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SkillsCast

Front-end Fun with Sass and Coffee

8th April 2014 in London at Skills Matter

This SkillsCast was filmed at Front-end Fun with Sass and Coffee

Would you like to take a closer look at how tools like SASS and CoffeeScript can help you create dynamic stylesheets? Join Dylan who will show you how script files can be based on elegant, expressive source code.

The web is built on HTML, CSS and Javascript. These core web technologies are the basis of every website and web application, and like it or not, they're here to stay. These days, of course, it's rare to build a website by hand-coding static HTML pages; instead, we use tools and frameworks to build software applications that write our HTML for us. However, it's all too common to see beautiful, elegant, modular web applications deployed alongside monolithic CSS files and handwritten JavaScript code.

We'll look at how you can include these tools in your ASP.NET web applications, with full support for runtime optimisations and HTTP caching, and we'll look at which tools exist to offer first-class support for these abstractions in Visual Studio.

Front-end Fun with Sass and Coffee

Dylan Beattie

Dylan Beattie is a systems architect and software developer, who has built everything from tiny standalone websites to large-scale distributed systems. By day, he’s the systems architect at Spotlight (www.spotlight.com), where he works on HTTP APIs, distributed systems, and the architectural challenges of delivering cutting-edge online services in a company with nearly ninety years of legacy. He’s been working with Spotlight since 2000, and his first-hand experience of watching an organisation - and their code - evolving over more than a decade has given him a unique insight into how API design, distributed systems, Conway's Law, working with legacy systems, and recruitment can all influence a company’s products and culture. Alongside his work at Spotlight, Dylan is actively involved in the software development community. He’s involved in running the FullStack and Progressive.NET conferences, and frequently speaks at conferences in the UK and around Europe about software architecture and development culture.

SkillsCast

Would you like to take a closer look at how tools like SASS and CoffeeScript can help you create dynamic stylesheets? Join Dylan who will show you how script files can be based on elegant, expressive source code.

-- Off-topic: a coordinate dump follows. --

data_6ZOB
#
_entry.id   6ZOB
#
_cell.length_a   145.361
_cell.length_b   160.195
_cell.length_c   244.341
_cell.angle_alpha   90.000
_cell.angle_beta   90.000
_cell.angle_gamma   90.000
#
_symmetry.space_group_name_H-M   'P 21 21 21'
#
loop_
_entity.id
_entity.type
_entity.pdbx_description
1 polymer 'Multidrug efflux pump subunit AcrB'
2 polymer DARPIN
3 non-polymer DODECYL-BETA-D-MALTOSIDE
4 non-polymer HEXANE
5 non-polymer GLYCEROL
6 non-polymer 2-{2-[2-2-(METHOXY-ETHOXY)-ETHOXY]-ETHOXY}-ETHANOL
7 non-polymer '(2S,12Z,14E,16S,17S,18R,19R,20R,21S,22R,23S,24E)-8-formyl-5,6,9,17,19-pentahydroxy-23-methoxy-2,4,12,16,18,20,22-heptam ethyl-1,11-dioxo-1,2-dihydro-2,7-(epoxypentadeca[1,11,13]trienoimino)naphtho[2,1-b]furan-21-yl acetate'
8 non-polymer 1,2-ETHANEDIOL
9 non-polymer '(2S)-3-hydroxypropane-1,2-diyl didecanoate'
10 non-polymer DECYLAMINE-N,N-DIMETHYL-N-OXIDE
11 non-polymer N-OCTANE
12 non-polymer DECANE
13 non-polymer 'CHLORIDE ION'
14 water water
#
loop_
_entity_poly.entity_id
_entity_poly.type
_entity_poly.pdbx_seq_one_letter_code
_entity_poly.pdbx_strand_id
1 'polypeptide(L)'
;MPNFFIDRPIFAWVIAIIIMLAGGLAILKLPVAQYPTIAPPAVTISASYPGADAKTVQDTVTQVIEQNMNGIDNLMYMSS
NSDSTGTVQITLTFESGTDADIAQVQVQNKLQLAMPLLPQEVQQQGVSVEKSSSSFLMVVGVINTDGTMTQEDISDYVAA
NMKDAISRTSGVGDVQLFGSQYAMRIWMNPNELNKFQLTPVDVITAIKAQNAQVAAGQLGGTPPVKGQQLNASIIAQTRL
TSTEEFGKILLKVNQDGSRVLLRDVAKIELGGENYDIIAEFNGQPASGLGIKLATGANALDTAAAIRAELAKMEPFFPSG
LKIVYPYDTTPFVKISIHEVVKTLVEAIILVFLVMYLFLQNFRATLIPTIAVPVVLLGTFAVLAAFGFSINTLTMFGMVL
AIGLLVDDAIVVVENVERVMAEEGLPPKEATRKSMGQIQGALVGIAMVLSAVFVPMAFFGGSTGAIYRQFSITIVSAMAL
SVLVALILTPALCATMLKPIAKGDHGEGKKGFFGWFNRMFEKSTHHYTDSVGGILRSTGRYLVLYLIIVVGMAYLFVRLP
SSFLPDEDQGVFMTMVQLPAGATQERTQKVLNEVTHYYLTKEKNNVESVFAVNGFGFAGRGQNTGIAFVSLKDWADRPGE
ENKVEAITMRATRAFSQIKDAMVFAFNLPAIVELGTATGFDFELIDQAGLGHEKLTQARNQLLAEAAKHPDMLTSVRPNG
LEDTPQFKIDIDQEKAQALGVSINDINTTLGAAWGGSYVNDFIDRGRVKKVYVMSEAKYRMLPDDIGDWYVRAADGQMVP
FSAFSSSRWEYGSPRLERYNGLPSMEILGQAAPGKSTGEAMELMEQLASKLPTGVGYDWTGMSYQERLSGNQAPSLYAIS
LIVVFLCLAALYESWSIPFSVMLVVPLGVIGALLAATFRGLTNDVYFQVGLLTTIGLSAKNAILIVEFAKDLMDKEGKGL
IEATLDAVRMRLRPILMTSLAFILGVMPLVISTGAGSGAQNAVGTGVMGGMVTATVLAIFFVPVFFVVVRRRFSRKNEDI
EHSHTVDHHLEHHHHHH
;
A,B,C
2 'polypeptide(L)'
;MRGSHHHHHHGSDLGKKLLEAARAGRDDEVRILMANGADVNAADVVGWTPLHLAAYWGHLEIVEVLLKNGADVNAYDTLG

The web is built on HTML, CSS and Javascript. These core web technologies are the basis of every website and web application, and like it or not, they're here to stay. These days, of course, it's rare to build a website by hand-coding static HTML pages; instead, we use tools and frameworks to build software applications that write our HTML for us. However, it's all too common to see beautiful, elegant, modular web applications deployed alongside monolithic CSS files and handwritten JavaScript code.

We'll look at how you can include these tools in your ASP.NET web applications, with full support for runtime optimisations and HTTP caching, and we'll look at which tools exist to offer first-class support for these abstractions in Visual Studio.

About the Speaker

Front-end Fun with Sass and Coffee

Dylan Beattie

Dylan Beattie is a systems architect and software developer, who has built everything from tiny standalone websites to large-scale distributed systems. By day, he’s the systems architect at Spotlight (www.spotlight.com), where he works on HTTP APIs, distributed systems, and the architectural challenges of delivering cutting-edge online services in a company with nearly ninety years of legacy. He’s been working with Spotlight since 2000, and his first-hand experience of watching an organisation - and their code - evolving over more than a decade has given him a unique insight into how API design, distributed systems, Conway's Law, working with legacy systems, and recruitment can all influence a company’s products and culture. Alongside his work at Spotlight, Dylan is actively involved in the software development community. He’s involved in running the FullStack and Progressive.NET conferences, and frequently speaks at conferences in the UK and around Europe about software architecture and development culture.